Both were on display in reaction to #metoo, and it’s given me a lot to ponder, especially a couple of conversations I witnessed between women who felt that movements like #metoo and #yesallwomen somehow challenged their own identity as women who had no stories of harassment or abuse to share. To my mind, that in itself is evidence of the ubiquity of the sexism underlying #metoo, that women are left feeling inadequate even when they aren’t targeted for harassment. If we tell women who experience unwanted attention that they should take it as a compliment, what does that say to women who aren’t singled out in that way?
It’s always going to feel a little odd to be on the outside of public catharsis. But there’s something human and valuable about public acts of mourning, repentance, confession, or repudiation for those who find themselves no longer alone with their private burdens. I may not be grieving Gord Downie, but I respect the public grief of those around me, that gives room for private experiences, associations, losses to be mourned through this public figure and this public act.
My preferred mode of catharsis, though, is amateur philosophizing. I ended my week with a burst of productivity, finally crossing off most of the bullets that had accumulated and migrated through my journal this week.
I finally put my finger on why it bothered me so much to hear people complain that including harassment alongside assault weakened the impact of the #metoo campaign by conflating the two:
I’ve heard a lot of people say, in the conversations sparked by #metoo on Facebook and Twitter, that rape, sexual assault, even harassment are ultimately about power.
But power enters into sexual dynamics long before we reach assault, doesn’t it? It’s there as soon as the insecure initiator starts manoeuvring, consciously or unconsciously, to get the upper hand in an encounter. It’s there when the older guy pursues the younger girl who makes him feel like the worldly, experienced one. It’s there when the “nice guy” decides to make a move on a friend while she is crying on his shoulder after a nasty breakup or the death of a loved one. It’s definitely there when an employer invites an intern up to his hotel room to discuss her professional future, having made it obvious that he has the ability to destroy reputations or make careers at a whim.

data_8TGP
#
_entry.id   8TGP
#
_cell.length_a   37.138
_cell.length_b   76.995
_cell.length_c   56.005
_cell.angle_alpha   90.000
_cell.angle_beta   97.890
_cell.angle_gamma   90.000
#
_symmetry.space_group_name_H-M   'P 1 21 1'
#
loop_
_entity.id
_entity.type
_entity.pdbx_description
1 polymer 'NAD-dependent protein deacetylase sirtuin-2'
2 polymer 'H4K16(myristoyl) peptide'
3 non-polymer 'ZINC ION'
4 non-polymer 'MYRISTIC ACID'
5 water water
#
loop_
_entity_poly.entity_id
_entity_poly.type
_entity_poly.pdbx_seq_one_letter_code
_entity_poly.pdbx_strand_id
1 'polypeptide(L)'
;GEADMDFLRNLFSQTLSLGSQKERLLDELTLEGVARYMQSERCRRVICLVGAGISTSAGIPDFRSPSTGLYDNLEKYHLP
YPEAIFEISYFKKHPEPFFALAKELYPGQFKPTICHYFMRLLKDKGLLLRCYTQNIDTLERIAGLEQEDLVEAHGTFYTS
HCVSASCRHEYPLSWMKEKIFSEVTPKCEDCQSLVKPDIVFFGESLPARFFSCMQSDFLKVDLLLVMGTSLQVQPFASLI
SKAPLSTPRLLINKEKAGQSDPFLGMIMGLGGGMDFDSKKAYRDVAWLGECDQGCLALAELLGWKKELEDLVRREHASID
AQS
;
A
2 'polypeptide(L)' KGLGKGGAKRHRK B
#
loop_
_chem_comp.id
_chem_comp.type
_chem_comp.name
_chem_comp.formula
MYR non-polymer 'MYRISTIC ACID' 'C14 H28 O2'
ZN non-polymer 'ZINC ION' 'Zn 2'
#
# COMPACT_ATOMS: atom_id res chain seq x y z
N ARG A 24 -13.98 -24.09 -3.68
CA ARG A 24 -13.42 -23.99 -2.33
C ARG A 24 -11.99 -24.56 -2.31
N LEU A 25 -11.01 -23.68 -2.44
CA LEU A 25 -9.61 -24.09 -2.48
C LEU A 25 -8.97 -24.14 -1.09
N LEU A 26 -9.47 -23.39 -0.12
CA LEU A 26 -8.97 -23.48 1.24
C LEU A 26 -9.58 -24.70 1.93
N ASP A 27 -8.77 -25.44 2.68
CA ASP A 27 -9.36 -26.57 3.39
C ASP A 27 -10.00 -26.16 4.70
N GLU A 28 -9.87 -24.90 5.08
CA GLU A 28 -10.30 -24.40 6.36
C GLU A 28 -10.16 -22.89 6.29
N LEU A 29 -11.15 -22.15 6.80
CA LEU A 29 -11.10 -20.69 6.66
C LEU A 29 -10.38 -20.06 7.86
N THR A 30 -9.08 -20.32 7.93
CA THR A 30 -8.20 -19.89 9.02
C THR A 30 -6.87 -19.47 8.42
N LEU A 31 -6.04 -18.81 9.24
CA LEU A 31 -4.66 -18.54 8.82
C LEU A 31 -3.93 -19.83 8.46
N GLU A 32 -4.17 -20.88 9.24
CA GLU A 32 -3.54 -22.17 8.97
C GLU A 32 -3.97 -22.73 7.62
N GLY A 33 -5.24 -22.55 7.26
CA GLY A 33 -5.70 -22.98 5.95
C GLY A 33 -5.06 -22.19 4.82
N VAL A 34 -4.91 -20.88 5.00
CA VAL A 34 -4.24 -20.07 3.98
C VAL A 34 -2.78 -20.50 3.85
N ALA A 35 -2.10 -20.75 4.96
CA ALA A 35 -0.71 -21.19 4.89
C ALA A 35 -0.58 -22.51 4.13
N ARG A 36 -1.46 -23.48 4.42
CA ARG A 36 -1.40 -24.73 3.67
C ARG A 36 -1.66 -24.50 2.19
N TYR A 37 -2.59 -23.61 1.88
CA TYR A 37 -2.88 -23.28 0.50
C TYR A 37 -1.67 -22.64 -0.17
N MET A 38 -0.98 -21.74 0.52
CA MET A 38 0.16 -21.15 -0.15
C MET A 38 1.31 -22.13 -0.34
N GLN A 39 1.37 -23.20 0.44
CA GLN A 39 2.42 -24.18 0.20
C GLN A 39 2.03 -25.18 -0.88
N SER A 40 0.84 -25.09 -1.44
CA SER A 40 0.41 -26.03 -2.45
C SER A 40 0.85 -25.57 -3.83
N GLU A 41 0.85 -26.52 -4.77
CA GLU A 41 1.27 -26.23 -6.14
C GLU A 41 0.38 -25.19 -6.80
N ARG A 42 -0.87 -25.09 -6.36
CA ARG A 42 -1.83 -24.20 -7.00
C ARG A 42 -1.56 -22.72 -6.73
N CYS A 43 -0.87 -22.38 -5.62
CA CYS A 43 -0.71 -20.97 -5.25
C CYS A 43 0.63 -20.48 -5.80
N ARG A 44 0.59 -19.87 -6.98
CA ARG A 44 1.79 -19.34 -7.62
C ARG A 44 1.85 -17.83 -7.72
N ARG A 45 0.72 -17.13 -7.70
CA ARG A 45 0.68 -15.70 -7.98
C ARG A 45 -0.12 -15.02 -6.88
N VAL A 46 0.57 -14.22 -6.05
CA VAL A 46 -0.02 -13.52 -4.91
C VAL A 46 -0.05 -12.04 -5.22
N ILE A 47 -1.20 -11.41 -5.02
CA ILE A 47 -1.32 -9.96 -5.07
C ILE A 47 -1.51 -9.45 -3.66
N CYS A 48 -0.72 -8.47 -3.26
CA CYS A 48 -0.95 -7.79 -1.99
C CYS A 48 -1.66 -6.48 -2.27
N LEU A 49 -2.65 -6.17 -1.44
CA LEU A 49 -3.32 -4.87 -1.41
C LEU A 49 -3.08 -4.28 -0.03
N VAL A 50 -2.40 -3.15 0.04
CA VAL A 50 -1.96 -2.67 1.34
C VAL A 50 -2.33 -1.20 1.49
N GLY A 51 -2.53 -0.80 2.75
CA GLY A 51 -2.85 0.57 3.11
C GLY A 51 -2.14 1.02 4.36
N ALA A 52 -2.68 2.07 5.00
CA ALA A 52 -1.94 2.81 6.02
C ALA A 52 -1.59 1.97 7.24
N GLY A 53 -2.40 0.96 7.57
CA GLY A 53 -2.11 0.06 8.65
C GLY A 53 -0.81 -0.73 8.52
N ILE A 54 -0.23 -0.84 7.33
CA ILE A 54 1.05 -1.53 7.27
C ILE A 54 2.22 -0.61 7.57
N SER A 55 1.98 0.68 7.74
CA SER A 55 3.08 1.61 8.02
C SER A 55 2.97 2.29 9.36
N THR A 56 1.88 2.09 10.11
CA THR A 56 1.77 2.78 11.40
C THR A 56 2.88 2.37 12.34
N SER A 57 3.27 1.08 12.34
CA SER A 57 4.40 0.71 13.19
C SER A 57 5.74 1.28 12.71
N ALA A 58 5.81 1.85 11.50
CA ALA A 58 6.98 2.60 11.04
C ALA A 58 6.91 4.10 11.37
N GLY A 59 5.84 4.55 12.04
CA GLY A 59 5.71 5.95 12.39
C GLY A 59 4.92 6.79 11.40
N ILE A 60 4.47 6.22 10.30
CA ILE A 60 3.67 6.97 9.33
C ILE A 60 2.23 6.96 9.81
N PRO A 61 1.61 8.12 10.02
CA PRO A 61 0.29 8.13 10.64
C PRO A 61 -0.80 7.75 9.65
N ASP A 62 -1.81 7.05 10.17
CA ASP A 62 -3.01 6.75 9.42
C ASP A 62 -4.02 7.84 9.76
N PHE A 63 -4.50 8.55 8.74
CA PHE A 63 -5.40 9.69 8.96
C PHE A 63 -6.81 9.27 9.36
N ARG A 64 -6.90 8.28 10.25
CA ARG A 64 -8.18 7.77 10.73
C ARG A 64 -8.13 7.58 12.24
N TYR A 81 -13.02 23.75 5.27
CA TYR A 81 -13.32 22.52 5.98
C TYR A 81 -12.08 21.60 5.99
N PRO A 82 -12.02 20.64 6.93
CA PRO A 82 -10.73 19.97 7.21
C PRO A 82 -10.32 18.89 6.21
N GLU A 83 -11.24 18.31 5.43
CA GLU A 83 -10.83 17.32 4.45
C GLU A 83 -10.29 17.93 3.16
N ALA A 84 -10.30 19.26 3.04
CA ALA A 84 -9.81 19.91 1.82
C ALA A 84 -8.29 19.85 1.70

–From “Let Her Yes be Yes: #MeToo and the Cost of No” at The Personalist Project.
And I made the connection to something we’ve talked about a bit over at The Personalist Project, the anti-personalistic master-slave dynamic, in a followup piece called “The Master-Slave Dynamic and the Price of Eggs.”
Our friendships, too, may be marked by the master-slave dynamic if a domineering or especially outgoing personality is matched with a subdued, timid, or insecure friend. It’s possible to run roughshod over a beloved sibling or friend, not out of malice, but simply out of a failure to recognize an imbalance in influence or resources.
This is, of course, the lesson Jane Austen’s Emma has to learn, having exploited her position of relative privilege to interfere in her friends’ intimate emotional lives. At the conclusion of the book, Emma is only saved from the consequences of her meddling in Harriet Smith’s life by the revelation that Harriet had not been quite so submissive as she appeared, having continued to see the young man Emma had decided she was too good for. Even in this moment of relief, the imbalance in their friendship is still evident in Harriet’s confusion and shame over having failed to take the advice of someone who had been “so good” to her.
Let me be clear: I am not drawing an equivalence between meddling in a friend’s love life and rape. Not every temptation to dominance is equally monstrous. But…well, let me show you….
Please go and take a look. It took me a week to get it all out, but I hope it was worth it! Maybe next week my bullet journal will see fewer migrations and more accomplishments. 🙂